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OSU announces four-year nursing degree program, expected to combat Oklahoma nurse shortage

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A new degree program awaits.

OSU will soon offer a four-year Bachelor of Science in Nursing on the Stillwater campus during the 2023-24 school year. This is OSU’s first non-online Nursing program in Stillwater. OSU's RN to BSN completion program is online.

This program mirrors OSU’s land-grant mission and will assist in meeting workforce demands and improved health care in Oklahoma, according to a press release. The state continues to deal with a nurse shortage.

“The shortage of qualified health care providers in Oklahoma is only going to intensify without a focused effort to provide pathways of opportunity for aspiring nurses,” OSU President Kayse Shrum said. 

Oklahoma ranks No. 46 among states for the number of registered nurses per capita, according to the Oklahoma Nurses Association. In 2021, Oklahoma was about 400 nurses below the average amount of nurses per 100,000 people. There were only about 700. In 2021, 35% of Oklahoma’s licensed nurses were nearing or at retirement age.

“As a physician, I learned firsthand the immense value nurses provide in patient care,” Shrum said. “You cannot run a hospital or clinic without their expertise. Increasing the number of graduates in critical areas is a key tenant of our land-grant mission, and I’m excited about the impact this new program will have, certainly for students, but also for patients and health care entities across the state.”

This program will prepare nurses to meet the health care needs of families, individuals and communities. The Commission on Collegiate Nursing Education accredited the program and it will be housed in the School of Community Health Sciences, Counseling and Counseling Services, which is part of the College of Education and Human Sciences. The program will offer students the chance to concentrate on rural and underserved populations and to infuse prevention and total wellness practices in Oklahoma’s health care systems.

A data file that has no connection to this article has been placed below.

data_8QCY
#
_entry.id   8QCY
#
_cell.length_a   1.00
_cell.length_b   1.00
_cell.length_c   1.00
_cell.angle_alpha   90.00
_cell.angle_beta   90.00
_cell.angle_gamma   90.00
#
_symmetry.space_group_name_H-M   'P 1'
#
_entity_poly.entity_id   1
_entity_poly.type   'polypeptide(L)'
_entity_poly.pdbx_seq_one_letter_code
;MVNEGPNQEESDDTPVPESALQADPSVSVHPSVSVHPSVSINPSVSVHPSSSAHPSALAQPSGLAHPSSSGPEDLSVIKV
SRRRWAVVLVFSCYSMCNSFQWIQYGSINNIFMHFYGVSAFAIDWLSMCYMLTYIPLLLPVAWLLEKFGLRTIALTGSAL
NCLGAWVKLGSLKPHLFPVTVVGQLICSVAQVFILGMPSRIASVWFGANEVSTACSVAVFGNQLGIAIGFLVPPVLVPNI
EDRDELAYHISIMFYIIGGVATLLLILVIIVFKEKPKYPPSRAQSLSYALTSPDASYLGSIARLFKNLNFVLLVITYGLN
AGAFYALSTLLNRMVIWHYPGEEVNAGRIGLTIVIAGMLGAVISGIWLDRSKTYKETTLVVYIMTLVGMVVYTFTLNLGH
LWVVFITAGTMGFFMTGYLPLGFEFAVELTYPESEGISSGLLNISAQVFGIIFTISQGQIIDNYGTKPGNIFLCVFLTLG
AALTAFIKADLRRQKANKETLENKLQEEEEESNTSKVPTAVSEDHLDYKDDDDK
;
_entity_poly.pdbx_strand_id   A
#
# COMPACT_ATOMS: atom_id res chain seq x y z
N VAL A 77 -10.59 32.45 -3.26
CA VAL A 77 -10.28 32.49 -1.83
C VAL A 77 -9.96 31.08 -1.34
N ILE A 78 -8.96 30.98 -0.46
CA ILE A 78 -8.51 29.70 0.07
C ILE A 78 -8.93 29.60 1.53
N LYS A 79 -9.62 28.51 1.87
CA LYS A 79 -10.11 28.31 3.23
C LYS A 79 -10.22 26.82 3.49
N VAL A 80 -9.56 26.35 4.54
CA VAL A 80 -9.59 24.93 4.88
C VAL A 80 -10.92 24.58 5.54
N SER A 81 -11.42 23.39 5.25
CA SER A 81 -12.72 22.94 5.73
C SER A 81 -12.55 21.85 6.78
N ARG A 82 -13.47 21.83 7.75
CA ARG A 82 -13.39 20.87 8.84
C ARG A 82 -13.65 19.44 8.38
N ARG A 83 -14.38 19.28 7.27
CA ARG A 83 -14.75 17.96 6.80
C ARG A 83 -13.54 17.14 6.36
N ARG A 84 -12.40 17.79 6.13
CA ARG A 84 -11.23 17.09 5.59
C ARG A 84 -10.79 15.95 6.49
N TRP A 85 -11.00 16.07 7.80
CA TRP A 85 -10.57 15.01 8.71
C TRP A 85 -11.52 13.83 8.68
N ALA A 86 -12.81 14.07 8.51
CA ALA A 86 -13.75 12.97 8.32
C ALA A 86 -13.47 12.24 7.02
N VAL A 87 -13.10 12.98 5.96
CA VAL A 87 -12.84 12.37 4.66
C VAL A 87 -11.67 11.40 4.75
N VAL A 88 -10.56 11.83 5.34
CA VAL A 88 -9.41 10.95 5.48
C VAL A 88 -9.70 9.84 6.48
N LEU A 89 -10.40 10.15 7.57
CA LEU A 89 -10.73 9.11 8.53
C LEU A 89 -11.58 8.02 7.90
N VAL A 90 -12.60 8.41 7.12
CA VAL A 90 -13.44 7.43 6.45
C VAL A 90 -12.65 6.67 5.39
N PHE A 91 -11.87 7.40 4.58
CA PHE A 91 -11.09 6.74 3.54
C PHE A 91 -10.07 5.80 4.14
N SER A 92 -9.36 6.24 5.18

Jon Pedersen, CEHS' dean, said about one-third of CEHS’ students pursue degrees related to nutritional, physical, mental or relational health.

“In adding this new BSN, we’re strengthening our work to prepare graduates for high-demand jobs in the growing health care sector,” he said. “I’m excited about new opportunities to collaborate across degree programs and to expand on our existing partnerships with the health care partners.”

Students will have opportunities to participate in clinical experiences with health care partners in urban and rural settings. OSU is renovating campus space to create a fully equipped simulation lab for the program, aimed for completion in 2024.

Alana Cluck, the nursing program’s director, said students, parents and health care partners expressed significant interest in an OSU bachelor’s degree in nursing.

In the semester before finished the required 59 hours of prerequisite coursework, students will apply to continue coursework toward the degree. OSU expects to admit 50 students to continue with nursing labs, simulations and clinical experiences. The program will increase the students to 100 in the second year. 

Applications for fall 2023 are open and students can learn more about admission requirements and how to apply on the OSU website.